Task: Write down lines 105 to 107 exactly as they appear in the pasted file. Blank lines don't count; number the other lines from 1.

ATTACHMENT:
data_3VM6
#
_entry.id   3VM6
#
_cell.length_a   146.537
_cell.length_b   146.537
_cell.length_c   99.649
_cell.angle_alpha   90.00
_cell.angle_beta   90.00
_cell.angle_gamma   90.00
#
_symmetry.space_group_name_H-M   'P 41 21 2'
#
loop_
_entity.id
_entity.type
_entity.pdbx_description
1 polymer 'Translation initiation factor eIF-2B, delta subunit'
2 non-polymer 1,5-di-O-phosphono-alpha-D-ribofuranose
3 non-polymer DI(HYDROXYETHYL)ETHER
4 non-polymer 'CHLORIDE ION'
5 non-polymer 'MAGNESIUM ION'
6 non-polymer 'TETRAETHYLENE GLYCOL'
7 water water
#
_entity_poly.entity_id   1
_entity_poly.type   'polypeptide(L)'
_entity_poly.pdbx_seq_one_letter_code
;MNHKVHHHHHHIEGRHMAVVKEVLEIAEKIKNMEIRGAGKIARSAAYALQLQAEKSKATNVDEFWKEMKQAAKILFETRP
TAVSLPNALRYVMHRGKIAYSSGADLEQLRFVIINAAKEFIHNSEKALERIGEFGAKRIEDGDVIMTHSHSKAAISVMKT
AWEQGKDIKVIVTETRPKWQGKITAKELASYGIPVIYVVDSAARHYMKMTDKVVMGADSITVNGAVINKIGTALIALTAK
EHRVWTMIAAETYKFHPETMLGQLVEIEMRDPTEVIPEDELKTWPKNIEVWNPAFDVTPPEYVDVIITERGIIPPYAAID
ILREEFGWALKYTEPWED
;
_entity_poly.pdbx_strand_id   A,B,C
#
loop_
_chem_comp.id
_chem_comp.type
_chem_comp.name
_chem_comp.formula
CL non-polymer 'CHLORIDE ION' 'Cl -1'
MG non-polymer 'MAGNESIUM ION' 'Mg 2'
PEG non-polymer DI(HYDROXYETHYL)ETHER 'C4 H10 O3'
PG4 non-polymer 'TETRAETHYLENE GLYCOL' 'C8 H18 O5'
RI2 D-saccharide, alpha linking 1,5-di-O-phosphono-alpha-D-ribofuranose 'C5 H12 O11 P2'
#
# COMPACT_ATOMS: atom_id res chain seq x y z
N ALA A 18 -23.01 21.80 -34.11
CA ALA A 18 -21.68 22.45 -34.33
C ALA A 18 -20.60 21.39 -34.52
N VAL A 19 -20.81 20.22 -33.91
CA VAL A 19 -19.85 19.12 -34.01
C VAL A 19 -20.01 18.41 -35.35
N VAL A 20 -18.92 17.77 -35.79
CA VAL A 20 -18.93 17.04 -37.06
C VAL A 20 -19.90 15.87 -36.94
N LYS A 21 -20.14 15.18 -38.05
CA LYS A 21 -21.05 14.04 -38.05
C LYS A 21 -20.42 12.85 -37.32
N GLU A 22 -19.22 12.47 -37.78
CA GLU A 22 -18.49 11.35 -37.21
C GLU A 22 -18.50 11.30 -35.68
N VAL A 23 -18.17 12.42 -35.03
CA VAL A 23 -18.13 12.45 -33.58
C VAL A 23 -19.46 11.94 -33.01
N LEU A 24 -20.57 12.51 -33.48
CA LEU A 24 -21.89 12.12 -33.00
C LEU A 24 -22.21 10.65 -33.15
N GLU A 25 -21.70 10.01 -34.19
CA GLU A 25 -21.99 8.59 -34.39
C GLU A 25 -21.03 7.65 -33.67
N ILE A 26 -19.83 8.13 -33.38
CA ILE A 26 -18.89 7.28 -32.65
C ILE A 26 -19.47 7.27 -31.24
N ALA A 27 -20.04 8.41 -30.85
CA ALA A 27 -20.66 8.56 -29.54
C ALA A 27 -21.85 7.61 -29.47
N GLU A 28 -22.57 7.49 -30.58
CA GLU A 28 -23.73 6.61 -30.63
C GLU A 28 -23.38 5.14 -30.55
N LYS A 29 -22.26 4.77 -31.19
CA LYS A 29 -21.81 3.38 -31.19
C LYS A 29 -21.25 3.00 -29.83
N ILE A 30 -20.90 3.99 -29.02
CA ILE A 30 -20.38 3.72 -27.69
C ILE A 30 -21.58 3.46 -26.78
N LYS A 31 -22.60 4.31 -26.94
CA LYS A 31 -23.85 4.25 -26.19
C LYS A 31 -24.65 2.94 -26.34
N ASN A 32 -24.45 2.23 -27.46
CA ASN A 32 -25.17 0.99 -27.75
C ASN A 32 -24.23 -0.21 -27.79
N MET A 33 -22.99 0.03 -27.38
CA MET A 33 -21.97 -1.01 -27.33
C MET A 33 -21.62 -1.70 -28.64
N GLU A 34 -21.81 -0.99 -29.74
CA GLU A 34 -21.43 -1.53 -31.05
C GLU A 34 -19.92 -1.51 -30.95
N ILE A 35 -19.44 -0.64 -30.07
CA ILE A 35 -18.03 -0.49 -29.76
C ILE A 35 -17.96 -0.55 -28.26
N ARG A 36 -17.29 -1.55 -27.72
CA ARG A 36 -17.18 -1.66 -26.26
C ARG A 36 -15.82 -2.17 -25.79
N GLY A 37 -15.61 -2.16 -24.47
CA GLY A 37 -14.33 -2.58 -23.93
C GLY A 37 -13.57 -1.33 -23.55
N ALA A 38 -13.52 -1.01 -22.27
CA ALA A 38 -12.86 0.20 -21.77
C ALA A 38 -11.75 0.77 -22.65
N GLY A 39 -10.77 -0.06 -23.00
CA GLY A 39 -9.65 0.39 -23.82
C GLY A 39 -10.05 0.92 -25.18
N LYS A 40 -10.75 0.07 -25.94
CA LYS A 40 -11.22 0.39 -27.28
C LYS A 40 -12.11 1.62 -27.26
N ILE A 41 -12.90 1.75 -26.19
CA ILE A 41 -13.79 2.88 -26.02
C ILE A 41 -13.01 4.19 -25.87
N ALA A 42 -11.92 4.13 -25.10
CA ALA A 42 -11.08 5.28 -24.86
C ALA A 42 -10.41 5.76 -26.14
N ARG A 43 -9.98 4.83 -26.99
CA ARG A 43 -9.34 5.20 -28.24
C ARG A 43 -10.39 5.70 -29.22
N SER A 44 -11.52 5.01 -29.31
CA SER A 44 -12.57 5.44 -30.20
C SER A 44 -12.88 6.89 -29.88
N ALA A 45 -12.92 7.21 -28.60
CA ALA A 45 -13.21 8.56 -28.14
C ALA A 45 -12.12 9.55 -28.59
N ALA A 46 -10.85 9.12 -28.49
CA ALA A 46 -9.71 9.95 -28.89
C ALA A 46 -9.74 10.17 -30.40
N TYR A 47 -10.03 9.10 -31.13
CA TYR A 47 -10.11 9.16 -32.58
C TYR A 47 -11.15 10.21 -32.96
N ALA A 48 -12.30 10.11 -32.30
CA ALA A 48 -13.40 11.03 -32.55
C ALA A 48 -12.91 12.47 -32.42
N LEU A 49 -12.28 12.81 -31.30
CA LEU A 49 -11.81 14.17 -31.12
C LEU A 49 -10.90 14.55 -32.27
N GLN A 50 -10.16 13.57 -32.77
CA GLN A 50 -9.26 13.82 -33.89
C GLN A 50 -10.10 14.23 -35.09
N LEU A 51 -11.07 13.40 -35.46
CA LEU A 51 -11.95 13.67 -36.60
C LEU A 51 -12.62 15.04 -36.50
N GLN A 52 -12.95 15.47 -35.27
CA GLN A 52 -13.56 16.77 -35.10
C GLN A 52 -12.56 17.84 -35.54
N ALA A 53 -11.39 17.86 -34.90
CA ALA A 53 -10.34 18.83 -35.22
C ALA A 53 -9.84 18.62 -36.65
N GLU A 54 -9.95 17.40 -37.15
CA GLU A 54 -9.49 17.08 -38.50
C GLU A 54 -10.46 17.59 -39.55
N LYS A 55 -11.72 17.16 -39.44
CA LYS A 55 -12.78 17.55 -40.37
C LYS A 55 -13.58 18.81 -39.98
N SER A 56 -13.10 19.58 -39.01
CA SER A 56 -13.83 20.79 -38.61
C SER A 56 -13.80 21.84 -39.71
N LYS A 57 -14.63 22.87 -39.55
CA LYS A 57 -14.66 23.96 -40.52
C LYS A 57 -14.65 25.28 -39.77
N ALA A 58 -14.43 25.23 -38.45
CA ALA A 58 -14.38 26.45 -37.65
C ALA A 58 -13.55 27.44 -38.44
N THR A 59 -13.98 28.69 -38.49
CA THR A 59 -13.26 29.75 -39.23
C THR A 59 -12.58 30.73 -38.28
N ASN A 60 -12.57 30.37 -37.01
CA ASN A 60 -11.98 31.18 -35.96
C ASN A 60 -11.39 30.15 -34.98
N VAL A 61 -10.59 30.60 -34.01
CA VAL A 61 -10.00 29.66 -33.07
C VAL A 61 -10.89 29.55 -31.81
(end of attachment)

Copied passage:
C ARG A 36 -15.82 -2.17 -25.79
N GLY A 37 -15.61 -2.16 -24.47
CA GLY A 37 -14.33 -2.58 -23.93